WPS – new jargon, but good news for the rest of us wireless users

The plan: to make safe Wi-Fi easier: the Wi-Fi Alliance has officially announced WPS: WiFi Protected Setup.

That’s the name for its upcoming consumer ease-of-use program, formerly code named “Wi-Fi Simple Config.”

“Slated for launch in Q4 of this year, the program is planned as an optional certification based on a standardized method for security setup in home Wi-Fi networks,” said the Alliance yesterday

From Glenn Fleishman: “While individual chipmakers Atheros and Broadcom have spent some years trying to get manufacturer uptake for easier security setup, and Buffalo has long had its AOSS hardware button solution on its gear, the whole point of WiFi is that it’s mix and match. As much as vendors don’t like it, you will often find heterogeneous gear in a single household. Thus, a Wi-Fi Alliance backed initiative must take the day
in the end.”

The dream of the Alliance is to make Wi-Fi more ubiquitous. It recently revealed the results of a research survey, conducted with Kelton Research. Among key takeaway data items:

  • The Wi-Fi Lifestyle has Reached iPod Popularity. Think iPods are popular? Not compared to Wi-Fi. Eight out of ten surveyed readily volunteered that they would give up their iPod any day over their home wireless network (80* percent vs. 21 percent).
  • Phone Home? Not so Much.
    When Americans were asked which they would rather give up, their home telephone or wireless computer network, 79 percent responded that they would rather live without a home phone. Only 21 percent said they would part with their home Wi-Fi connection. Surprisingly, suburban residents – who normally may be considered to have more “homebody” tendencies than their urban counterparts – were even more likely to trade in their home phones for their wireless networks than those who live in urban areas (83 percent vs. 74 percent).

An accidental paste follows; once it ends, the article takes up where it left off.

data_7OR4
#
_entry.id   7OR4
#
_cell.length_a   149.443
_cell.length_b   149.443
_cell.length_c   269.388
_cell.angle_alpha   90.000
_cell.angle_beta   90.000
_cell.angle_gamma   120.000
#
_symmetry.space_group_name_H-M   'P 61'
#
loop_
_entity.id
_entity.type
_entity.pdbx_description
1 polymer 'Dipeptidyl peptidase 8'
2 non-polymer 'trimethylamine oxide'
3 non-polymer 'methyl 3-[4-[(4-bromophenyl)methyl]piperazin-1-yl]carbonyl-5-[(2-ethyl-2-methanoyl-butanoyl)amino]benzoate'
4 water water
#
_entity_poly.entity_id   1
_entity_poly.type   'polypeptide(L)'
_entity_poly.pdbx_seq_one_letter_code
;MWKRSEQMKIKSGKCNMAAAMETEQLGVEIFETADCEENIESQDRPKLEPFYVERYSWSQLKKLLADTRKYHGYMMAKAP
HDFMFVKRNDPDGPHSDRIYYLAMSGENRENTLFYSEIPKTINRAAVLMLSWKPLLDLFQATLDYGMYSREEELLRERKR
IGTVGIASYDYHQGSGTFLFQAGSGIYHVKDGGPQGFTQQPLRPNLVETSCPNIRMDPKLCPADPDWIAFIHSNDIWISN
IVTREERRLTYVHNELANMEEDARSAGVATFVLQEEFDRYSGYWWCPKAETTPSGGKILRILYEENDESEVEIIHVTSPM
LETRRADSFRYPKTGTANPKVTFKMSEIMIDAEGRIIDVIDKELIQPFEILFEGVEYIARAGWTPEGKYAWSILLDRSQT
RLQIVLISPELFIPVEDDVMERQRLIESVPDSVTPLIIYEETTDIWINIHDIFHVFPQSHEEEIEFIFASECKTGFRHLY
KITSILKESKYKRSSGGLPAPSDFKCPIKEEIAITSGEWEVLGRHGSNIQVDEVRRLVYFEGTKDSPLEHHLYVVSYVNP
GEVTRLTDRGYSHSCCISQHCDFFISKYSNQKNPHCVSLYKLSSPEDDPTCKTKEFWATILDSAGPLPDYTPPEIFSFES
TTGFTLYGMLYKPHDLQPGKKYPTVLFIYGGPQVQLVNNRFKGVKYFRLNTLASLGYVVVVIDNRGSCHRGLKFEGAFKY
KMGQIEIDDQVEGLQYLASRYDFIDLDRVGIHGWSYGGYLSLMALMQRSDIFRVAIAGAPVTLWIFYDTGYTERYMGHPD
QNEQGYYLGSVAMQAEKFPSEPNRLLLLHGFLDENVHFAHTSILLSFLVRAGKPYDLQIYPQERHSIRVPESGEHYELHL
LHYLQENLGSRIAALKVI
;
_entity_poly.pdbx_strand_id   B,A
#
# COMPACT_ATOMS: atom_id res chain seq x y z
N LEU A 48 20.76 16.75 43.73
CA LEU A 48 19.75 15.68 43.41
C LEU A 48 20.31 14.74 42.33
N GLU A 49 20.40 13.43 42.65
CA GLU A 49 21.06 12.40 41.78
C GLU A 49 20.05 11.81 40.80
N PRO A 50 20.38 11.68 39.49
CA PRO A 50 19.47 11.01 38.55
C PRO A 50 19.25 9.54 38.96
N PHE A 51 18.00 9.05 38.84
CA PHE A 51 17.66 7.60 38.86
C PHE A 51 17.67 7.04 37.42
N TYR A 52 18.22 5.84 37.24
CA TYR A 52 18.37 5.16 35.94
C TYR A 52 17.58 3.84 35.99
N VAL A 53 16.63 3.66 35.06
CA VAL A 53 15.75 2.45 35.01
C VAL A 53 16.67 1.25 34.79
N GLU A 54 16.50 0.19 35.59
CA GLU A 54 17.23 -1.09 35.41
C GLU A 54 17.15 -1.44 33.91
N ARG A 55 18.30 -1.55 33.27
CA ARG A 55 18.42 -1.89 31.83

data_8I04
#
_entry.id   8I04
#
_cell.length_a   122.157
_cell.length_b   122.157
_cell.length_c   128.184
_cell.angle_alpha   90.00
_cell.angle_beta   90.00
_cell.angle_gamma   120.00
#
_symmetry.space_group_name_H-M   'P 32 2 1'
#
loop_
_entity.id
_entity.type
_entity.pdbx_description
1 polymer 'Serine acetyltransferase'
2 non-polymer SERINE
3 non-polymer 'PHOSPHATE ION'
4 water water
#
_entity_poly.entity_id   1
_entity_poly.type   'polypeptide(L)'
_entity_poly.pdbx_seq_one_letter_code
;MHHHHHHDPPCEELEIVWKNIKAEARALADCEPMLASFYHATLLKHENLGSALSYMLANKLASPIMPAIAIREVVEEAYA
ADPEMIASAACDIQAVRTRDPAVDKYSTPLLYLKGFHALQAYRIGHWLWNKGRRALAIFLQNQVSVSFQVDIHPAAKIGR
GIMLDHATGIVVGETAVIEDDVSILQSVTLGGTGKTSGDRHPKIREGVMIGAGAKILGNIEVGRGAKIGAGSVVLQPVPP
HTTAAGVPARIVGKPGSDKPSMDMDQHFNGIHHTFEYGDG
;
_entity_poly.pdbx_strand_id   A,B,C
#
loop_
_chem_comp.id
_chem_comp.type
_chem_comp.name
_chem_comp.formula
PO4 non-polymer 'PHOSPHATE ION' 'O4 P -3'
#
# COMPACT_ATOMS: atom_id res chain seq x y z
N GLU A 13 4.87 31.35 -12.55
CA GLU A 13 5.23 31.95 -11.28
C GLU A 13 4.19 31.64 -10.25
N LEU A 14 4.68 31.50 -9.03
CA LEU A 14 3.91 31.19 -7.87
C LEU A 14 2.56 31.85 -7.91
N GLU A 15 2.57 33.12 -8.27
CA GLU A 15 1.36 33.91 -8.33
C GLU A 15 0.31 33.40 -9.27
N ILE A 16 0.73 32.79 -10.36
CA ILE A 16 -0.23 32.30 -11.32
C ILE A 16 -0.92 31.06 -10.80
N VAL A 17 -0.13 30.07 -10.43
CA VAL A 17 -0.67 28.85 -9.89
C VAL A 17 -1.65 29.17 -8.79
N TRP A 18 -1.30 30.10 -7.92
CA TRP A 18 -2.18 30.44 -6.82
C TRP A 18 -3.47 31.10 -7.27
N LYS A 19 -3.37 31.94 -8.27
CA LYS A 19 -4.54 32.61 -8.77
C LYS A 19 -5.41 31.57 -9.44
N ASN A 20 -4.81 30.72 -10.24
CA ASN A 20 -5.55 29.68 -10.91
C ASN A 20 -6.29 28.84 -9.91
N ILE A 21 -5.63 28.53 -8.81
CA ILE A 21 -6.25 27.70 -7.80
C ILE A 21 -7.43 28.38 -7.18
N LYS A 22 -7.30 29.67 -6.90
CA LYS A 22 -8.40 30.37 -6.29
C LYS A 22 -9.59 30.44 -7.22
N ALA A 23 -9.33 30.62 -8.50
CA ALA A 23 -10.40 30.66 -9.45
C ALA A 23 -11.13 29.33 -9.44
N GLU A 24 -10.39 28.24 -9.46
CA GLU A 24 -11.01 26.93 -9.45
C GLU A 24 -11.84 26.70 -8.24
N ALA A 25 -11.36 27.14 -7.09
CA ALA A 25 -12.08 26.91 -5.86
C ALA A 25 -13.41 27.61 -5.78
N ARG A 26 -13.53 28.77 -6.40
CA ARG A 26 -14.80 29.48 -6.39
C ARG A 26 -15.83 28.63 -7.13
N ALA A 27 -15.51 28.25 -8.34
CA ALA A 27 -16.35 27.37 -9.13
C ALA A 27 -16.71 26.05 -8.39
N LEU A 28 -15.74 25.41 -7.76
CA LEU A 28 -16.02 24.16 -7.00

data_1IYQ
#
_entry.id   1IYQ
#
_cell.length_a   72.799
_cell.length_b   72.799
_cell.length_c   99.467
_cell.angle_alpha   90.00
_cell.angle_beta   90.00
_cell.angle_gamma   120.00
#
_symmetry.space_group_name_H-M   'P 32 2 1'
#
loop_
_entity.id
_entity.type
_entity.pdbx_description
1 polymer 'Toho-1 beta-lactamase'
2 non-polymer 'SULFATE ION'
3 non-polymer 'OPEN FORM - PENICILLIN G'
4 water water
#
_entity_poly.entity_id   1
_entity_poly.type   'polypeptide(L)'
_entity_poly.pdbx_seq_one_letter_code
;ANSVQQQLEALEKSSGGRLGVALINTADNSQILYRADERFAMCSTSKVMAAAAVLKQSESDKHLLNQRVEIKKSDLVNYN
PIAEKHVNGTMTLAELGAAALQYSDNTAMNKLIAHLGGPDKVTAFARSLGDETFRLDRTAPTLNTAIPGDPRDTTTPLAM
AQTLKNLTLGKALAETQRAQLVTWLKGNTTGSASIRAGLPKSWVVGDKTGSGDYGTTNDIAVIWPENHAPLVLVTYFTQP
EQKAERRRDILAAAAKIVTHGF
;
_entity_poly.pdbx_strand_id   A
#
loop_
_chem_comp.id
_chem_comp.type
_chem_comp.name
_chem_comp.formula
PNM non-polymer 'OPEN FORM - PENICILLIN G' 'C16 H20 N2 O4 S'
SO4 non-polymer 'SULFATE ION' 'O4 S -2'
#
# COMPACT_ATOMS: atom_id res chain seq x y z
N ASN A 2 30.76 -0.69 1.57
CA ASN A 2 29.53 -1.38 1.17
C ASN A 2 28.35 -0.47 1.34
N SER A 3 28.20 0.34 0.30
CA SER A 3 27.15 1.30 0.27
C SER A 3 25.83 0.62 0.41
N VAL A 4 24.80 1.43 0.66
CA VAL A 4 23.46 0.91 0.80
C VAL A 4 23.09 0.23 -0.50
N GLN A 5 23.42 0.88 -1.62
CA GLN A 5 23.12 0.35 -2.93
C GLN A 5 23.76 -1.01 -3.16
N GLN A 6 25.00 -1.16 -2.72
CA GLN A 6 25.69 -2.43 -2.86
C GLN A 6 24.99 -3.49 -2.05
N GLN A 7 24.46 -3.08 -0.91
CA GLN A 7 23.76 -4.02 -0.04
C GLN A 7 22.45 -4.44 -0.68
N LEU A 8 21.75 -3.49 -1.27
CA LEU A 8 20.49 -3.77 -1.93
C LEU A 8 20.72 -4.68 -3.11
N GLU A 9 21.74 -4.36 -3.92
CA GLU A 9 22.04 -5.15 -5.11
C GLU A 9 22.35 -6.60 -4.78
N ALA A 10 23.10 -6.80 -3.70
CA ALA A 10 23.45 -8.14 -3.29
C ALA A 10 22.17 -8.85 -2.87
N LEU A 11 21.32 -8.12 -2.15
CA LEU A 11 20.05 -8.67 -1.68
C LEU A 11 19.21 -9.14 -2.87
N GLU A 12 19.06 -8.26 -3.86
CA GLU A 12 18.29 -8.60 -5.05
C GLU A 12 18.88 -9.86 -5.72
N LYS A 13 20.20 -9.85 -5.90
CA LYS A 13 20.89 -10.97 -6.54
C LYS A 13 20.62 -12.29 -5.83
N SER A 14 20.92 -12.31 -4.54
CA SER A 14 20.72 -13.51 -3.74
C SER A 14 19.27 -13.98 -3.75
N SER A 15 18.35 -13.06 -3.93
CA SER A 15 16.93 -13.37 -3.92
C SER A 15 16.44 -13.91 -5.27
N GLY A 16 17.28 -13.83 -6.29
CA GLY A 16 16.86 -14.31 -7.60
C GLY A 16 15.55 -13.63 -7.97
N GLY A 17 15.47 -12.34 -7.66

• Honesty is the Best Policy.
    Eighty-two percent of those surveyed indicated that they do not use wireless computer networks to mask their whereabouts (vs. 18 percent who said they have, for instance, telling their boss that they were at home sick, when they were really at a friend’s house).
  • Death of the Home Office.
    It appears that the days of the traditional home office may be coming to an end. A majority of Americans (55 percent) said that at least 2-3 times a week, they worked from home – although it doesn’t mean sitting in a traditional office space. Rather, they’re working in the kitchen, living room, or even in a public space such as a coffee shop or bookstore. Interestingly, older wireless users age 40 to 64 were 10 percent more likely to “work from home” outside of a home office than younger Americans age 18-29, several times a week (42 percent vs. 32 percent).
  • One Hour for Freedom. When asked how long it took to set up current wireless computer networks at home, the average length of time was just 1 hour 8 minutes. Not much time for all the freedom the technology allows.

The Alliance research also “indicates that 43% of Wi-Fi users found that installing security on a home Wi-Fi network was moderately-to-very difficult,” said the pressure group.

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